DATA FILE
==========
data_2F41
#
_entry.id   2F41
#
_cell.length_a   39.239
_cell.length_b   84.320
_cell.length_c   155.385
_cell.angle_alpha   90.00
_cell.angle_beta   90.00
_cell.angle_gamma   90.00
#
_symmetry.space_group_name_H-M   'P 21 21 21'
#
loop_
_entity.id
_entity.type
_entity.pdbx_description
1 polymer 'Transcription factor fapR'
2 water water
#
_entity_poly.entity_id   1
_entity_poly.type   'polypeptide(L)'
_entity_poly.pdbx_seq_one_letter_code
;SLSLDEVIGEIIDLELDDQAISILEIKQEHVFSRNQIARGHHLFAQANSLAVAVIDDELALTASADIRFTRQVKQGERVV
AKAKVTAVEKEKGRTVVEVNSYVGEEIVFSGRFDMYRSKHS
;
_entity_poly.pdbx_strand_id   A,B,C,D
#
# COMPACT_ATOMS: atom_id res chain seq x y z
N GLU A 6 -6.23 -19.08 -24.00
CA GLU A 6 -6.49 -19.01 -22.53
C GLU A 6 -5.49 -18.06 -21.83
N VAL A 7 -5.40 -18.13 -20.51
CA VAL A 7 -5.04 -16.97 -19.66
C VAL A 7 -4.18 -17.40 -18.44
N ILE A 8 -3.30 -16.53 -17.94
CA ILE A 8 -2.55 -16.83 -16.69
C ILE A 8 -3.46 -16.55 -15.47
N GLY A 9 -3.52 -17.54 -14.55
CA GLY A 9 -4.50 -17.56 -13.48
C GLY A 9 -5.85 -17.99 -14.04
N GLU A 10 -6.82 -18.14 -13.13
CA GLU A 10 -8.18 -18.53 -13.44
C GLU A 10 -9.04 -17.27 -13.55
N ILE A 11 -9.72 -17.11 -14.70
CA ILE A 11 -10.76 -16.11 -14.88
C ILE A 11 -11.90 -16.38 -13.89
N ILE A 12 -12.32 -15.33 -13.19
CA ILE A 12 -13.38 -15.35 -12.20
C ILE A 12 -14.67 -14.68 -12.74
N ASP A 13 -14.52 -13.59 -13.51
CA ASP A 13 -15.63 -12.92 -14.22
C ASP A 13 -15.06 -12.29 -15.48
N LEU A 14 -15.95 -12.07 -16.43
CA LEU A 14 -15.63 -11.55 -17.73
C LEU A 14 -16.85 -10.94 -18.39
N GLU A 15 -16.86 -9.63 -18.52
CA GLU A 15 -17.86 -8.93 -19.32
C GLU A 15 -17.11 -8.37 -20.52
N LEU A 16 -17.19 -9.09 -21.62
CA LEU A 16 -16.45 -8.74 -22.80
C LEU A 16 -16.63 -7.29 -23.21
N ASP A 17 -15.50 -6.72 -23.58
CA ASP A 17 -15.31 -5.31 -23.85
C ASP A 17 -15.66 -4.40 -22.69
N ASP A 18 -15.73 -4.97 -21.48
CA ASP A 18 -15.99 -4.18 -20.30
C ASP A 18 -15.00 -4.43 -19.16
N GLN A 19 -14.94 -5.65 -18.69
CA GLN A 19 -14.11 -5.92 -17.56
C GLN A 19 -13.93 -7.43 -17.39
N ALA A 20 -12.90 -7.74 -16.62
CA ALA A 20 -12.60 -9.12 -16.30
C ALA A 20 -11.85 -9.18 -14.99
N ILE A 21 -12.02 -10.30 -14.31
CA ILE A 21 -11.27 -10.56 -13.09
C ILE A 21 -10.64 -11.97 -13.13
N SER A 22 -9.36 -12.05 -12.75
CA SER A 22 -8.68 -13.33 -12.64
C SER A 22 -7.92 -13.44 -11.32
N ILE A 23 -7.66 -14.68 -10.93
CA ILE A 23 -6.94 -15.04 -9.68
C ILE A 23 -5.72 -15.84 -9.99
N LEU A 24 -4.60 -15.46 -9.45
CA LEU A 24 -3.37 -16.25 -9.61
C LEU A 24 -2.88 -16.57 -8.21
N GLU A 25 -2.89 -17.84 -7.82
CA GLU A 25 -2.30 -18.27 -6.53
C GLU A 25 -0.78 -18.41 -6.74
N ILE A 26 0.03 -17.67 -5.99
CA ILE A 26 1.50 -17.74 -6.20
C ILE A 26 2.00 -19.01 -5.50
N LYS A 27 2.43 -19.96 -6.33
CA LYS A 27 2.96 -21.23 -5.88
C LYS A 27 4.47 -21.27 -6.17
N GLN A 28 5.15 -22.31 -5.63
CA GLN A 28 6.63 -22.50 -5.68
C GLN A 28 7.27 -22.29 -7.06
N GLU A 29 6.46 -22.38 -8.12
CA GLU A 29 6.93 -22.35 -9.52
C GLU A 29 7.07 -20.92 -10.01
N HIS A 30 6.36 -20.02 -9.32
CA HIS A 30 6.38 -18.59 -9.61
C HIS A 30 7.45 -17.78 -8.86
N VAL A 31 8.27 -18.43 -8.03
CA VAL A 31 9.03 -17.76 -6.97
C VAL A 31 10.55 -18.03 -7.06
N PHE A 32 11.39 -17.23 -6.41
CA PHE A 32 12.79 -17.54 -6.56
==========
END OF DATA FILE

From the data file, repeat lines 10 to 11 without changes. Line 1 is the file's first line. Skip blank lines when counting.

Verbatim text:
_cell.angle_gamma   90.00
#